Does this speaker work in addition to the TV speaker? My Dad is hard of hearing so I set up a soundbar with side firing speakers in the hope he could hear it easier but he had it at higher volume than the TV and drove everyone crazy. Looking at this speaker it looks good as I could have it right beside my Dad for his benefit and then the TV audio would be used for the rest of the room.
Johnmcl703/10/2019 14:10

Does this speaker work in addition to the TV speaker? My Dad is hard of …Does this speaker work in addition to the TV speaker? My Dad is hard of hearing so I set up a soundbar with side firing speakers in the hope he could hear it easier but he had it at higher volume than the TV and drove everyone crazy. Looking at this speaker it looks good as I could have it right beside my Dad for his benefit and then the TV audio would be used for the rest of the room.


It depends on your TV. If you set it up with a Samsung TV, using the sound output menu and select the speaker, then it turns off the sound from the TV speakers. If you have a TV with an audio output then you may be able to connect that output to the speaker without disabling the TV audio. On my Samsung TV I was able to get output on the optical out without disabling the TV sound. Note that this speaker does not have an optical in - so you would need to get an optical to analogue headphone converter. These cost about £20 but also cause a delay giving lip-synch issues and sounding out of synch with the TV speakers.

I am hard of hearing (I have hearing aids in both ears) and spent many hundreds of pounds trying out various options to get clear sound from a TV. The best options are an AV receiver/soundbar or headphones.

For my main TV I use a pair of Sennheiser RS195 while the rest of the family listen to the speakers. These are expensive but worth it (best price is when they are sold at Sennheisers Outlet - I got mine for something like £175):
amazon.co.uk/Sen…XW/

These headphones are specifically designed for the Hard of Hearing. They have presets for a range of typical hearing losses and also have a "Speech Mode" - basically a form of Dynamic Range Control - see below for what that is. They also have a low latency wireless connection i.e. not bluetooth which generally introduces more of a delay and causes noticeable lip synch issues.

The most important feature of any solution (receiver/soundbar or headphones) for someone who has hearing problems is having Dynamic Range Control (DRC). What this does is reduce the range of volume from the quietest parts of the sound to the loudest parts of the TV audio. Basically it makes the quietest parts of the audio (typically speech and dialogue) louder and reduces peak volume of the loudest parts (e.g. explosions, dynamic music)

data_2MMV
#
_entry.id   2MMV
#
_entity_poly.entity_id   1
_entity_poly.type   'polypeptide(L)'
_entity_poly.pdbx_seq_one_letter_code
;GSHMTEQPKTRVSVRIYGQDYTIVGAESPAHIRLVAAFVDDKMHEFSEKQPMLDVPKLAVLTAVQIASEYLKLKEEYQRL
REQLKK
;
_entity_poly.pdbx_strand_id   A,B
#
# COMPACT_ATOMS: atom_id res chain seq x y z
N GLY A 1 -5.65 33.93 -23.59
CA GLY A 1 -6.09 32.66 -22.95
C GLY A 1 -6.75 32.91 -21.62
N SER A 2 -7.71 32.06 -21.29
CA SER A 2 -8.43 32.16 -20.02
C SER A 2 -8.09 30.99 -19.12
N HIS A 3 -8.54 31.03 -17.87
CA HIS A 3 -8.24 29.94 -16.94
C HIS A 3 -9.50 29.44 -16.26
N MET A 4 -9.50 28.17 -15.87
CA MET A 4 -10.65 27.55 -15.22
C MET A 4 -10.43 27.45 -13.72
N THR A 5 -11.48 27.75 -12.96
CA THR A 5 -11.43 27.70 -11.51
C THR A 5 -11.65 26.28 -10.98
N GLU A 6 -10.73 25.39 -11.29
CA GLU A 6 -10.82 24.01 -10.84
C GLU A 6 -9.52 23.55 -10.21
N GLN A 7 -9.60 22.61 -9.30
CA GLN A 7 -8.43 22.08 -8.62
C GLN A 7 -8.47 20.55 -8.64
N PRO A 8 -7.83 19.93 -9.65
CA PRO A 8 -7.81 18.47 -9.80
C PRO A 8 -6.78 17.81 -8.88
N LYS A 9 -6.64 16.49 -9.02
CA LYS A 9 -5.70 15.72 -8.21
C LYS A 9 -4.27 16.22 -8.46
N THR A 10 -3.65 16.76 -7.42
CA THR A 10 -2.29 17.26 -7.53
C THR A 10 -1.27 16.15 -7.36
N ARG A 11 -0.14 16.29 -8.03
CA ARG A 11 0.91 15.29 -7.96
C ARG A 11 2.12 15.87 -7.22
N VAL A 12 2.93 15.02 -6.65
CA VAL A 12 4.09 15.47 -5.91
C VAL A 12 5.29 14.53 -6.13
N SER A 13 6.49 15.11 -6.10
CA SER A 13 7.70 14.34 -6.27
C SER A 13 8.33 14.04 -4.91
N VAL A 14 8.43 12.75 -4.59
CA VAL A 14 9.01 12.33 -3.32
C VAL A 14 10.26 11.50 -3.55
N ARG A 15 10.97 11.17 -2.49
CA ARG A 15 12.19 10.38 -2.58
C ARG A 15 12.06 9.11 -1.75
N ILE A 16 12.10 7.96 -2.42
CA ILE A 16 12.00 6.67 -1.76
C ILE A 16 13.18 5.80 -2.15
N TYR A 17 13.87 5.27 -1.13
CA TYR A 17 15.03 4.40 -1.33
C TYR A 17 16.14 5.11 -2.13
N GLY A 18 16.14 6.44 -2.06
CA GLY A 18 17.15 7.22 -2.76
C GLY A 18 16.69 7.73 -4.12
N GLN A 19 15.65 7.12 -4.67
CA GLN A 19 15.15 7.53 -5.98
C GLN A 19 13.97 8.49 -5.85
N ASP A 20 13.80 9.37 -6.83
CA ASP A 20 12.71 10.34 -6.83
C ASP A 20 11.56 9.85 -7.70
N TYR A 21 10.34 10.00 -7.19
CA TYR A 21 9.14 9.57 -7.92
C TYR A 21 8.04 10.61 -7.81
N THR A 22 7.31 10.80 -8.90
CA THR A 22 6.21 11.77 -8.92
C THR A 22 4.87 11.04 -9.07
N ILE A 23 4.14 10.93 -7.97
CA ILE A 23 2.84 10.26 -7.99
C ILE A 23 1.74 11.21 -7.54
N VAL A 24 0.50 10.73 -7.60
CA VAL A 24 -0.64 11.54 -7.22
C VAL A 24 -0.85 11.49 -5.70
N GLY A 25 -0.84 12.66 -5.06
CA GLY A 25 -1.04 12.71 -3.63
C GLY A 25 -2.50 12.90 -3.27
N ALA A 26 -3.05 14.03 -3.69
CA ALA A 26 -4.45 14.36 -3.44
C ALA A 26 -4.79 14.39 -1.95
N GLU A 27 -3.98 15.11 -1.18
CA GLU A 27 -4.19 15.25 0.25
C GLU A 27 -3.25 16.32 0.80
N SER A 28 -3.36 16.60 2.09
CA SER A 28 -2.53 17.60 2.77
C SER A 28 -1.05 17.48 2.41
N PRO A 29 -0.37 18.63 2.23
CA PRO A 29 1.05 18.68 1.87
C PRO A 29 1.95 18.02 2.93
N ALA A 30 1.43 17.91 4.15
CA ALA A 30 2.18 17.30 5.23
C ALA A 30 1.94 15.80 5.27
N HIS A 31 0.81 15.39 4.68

This is really important because otherwise the person who is struggling to hear turns the volume up to hear the dialogue but is then blasted by the sound of the louder sections and has to turn the sound down again. Most AV receivers and many soundbars have a DRC option though some call it different names - for example Sony sometimes call it "Night Time Listening" mode. Denon receivers are great for this as they have different levels of DRC - low and high.

When I am listening without headphones I use a Sony receiver (DN1080) the reason I picked this one was because it has DRC and also outputs sound to TV at the same time as outputting to the speakers connected to the receiver. (As far as I know only Sony and Yamaha do this - makes like Denon and Marantz do not.) This is important because it can be really awkward if you want sound out of the speakers and sound out of headphones at the same time. Especially if you have multiple devices like I do e.g. Sky box, Apple TV and XBox One. (If you are interested I can let you know how I set up my system to get sound from the AV speakers and headphones at the same time.)
Edited by: "GadgetHunter" 3rd Oct